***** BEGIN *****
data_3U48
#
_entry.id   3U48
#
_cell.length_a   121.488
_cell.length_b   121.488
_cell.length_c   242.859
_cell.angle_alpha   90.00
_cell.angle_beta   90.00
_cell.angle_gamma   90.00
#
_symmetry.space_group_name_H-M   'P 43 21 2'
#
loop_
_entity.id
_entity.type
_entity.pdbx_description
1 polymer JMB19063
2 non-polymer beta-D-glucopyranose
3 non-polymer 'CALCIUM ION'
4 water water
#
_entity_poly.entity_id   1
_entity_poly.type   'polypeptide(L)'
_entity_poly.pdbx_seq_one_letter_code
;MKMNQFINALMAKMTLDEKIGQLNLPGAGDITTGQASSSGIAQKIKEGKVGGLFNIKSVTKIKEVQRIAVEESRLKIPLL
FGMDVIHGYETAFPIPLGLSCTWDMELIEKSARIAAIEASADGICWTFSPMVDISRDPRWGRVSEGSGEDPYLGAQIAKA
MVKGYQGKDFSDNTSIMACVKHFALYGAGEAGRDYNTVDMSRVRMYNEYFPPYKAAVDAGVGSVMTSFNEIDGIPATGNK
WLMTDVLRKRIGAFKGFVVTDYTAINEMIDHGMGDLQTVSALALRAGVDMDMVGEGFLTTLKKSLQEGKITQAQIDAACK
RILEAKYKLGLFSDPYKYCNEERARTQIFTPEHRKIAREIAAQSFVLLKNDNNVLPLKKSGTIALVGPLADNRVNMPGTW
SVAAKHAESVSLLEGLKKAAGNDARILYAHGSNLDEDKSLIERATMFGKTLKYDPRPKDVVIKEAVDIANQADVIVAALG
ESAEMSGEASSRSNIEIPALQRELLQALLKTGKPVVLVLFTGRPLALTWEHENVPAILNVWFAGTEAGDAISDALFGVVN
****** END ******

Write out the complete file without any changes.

data_3U48
#
_entry.id   3U48
#
_cell.length_a   121.488
_cell.length_b   121.488
_cell.length_c   242.859
_cell.angle_alpha   90.00
_cell.angle_beta   90.00
_cell.angle_gamma   90.00
#
_symmetry.space_group_name_H-M   'P 43 21 2'
#
loop_
_entity.id
_entity.type
_entity.pdbx_description
1 polymer JMB19063
2 non-polymer beta-D-glucopyranose
3 non-polymer 'CALCIUM ION'
4 water water
#
_entity_poly.entity_id   1
_entity_poly.type   'polypeptide(L)'
_entity_poly.pdbx_seq_one_letter_code
;MKMNQFINALMAKMTLDEKIGQLNLPGAGDITTGQASSSGIAQKIKEGKVGGLFNIKSVTKIKEVQRIAVEESRLKIPLL
FGMDVIHGYETAFPIPLGLSCTWDMELIEKSARIAAIEASADGICWTFSPMVDISRDPRWGRVSEGSGEDPYLGAQIAKA
MVKGYQGKDFSDNTSIMACVKHFALYGAGEAGRDYNTVDMSRVRMYNEYFPPYKAAVDAGVGSVMTSFNEIDGIPATGNK
WLMTDVLRKRIGAFKGFVVTDYTAINEMIDHGMGDLQTVSALALRAGVDMDMVGEGFLTTLKKSLQEGKITQAQIDAACK
RILEAKYKLGLFSDPYKYCNEERARTQIFTPEHRKIAREIAAQSFVLLKNDNNVLPLKKSGTIALVGPLADNRVNMPGTW
SVAAKHAESVSLLEGLKKAAGNDARILYAHGSNLDEDKSLIERATMFGKTLKYDPRPKDVVIKEAVDIANQADVIVAALG
ESAEMSGEASSRSNIEIPALQRELLQALLKTGKPVVLVLFTGRPLALTWEHENVPAILNVWFAGTEAGDAISDALFGVVN